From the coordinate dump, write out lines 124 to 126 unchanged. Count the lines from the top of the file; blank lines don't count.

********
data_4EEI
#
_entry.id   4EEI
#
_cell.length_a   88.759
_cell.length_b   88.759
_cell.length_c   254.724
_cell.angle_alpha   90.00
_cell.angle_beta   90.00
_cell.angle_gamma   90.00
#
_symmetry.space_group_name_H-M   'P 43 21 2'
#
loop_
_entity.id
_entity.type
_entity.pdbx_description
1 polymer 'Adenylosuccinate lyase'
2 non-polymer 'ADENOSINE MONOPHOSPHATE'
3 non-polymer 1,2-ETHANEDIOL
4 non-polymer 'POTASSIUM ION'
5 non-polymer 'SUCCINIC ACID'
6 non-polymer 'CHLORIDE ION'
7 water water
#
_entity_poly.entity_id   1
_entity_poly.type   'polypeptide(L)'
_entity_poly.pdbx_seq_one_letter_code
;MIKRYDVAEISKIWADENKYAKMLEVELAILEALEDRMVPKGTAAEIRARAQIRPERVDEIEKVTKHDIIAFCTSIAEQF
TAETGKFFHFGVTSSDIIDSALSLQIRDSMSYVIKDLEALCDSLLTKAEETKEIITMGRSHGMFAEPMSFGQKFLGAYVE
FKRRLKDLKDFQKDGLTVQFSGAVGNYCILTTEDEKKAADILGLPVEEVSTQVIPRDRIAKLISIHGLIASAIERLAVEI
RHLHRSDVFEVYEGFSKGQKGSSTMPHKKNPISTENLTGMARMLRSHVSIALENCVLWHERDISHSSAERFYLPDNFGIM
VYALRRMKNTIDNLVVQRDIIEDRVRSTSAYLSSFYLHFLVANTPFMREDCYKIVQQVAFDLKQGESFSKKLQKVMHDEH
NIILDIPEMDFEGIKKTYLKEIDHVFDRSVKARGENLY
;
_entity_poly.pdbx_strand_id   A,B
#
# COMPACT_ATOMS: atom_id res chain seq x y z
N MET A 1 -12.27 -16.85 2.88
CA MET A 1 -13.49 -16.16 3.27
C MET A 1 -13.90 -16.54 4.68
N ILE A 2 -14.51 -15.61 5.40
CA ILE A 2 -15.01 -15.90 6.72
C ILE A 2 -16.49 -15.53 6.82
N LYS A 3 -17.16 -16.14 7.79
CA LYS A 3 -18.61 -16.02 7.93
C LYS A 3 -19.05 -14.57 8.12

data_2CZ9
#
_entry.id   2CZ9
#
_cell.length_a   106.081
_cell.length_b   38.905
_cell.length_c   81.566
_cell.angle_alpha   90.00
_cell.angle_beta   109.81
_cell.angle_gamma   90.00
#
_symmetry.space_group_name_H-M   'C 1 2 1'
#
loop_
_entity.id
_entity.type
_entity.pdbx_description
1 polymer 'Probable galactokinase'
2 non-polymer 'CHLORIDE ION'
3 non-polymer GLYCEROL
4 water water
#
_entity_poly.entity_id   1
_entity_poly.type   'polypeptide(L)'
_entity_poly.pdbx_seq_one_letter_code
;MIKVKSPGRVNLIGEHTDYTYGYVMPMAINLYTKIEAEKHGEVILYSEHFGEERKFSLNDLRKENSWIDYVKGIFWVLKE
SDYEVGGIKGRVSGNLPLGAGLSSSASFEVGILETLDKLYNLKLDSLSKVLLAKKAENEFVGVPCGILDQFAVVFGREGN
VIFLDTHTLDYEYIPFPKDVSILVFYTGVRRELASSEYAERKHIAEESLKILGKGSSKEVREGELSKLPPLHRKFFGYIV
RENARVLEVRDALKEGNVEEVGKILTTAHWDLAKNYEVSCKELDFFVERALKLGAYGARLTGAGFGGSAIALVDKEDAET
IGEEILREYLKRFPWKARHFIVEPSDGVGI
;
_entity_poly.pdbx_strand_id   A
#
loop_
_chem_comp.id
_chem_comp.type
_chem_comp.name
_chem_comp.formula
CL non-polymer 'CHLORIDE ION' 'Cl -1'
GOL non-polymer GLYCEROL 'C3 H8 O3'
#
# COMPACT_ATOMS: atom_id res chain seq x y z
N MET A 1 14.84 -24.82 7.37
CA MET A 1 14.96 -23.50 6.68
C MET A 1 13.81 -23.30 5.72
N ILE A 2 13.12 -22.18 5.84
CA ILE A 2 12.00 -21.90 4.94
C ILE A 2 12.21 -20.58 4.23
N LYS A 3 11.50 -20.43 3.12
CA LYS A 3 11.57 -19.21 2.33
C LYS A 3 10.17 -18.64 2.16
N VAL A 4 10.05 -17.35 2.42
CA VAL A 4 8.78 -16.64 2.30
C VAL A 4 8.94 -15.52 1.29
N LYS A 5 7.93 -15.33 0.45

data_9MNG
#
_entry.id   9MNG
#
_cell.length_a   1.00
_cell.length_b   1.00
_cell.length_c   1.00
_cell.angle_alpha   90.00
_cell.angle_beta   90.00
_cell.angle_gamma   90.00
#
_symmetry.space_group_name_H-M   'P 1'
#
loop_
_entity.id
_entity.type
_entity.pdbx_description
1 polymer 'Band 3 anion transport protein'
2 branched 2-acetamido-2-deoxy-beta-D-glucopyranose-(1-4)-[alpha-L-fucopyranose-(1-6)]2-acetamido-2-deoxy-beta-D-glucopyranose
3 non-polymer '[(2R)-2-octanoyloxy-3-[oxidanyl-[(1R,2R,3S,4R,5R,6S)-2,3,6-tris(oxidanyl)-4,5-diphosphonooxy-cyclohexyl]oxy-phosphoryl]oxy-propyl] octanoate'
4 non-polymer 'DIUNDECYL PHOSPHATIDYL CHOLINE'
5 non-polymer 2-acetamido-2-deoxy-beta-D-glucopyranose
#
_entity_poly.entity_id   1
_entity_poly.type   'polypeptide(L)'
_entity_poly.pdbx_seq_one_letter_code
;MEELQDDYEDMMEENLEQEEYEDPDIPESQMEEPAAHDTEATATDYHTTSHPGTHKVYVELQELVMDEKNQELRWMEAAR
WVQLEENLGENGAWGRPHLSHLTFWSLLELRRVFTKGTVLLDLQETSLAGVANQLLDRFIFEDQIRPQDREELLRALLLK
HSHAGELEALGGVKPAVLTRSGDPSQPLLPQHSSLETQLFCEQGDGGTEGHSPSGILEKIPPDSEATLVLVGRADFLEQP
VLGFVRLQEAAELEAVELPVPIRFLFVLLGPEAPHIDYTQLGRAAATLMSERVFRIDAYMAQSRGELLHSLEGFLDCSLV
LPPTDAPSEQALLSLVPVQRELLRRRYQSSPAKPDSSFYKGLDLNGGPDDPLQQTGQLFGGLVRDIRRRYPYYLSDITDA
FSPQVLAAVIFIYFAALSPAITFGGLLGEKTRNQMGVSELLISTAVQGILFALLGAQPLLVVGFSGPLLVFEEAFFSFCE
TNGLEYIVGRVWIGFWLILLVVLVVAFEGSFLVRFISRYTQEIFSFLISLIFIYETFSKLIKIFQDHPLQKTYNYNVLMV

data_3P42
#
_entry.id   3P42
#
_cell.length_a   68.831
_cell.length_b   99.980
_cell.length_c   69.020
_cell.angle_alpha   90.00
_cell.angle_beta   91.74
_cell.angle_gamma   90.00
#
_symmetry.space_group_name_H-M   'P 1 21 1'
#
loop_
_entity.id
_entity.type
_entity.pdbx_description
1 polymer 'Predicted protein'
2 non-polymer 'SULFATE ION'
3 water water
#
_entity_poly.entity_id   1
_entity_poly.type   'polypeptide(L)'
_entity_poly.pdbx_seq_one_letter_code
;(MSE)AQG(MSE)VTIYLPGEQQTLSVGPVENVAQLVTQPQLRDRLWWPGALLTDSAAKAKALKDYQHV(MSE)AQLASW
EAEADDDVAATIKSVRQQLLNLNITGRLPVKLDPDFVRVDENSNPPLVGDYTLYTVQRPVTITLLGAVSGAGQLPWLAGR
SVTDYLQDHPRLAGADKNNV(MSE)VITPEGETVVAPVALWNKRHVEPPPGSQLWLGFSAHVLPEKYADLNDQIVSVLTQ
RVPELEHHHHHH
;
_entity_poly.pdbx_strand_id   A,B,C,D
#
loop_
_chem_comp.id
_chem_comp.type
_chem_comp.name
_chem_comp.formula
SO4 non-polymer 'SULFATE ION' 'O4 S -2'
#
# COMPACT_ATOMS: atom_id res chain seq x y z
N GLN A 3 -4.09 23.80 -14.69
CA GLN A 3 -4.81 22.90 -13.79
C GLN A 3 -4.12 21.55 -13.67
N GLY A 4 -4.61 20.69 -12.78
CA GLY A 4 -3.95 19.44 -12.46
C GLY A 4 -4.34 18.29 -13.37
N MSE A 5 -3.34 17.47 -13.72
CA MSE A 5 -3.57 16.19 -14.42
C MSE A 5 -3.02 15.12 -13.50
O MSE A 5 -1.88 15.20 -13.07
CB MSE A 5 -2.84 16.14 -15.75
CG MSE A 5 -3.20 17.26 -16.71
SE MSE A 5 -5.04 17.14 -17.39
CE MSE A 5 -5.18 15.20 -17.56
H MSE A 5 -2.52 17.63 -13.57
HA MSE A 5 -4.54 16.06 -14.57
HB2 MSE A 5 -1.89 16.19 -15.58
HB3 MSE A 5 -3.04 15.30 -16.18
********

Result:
5 non-polymer 2-acetamido-2-deoxy-beta-D-glucopyranose
#
_entity_poly.entity_id   1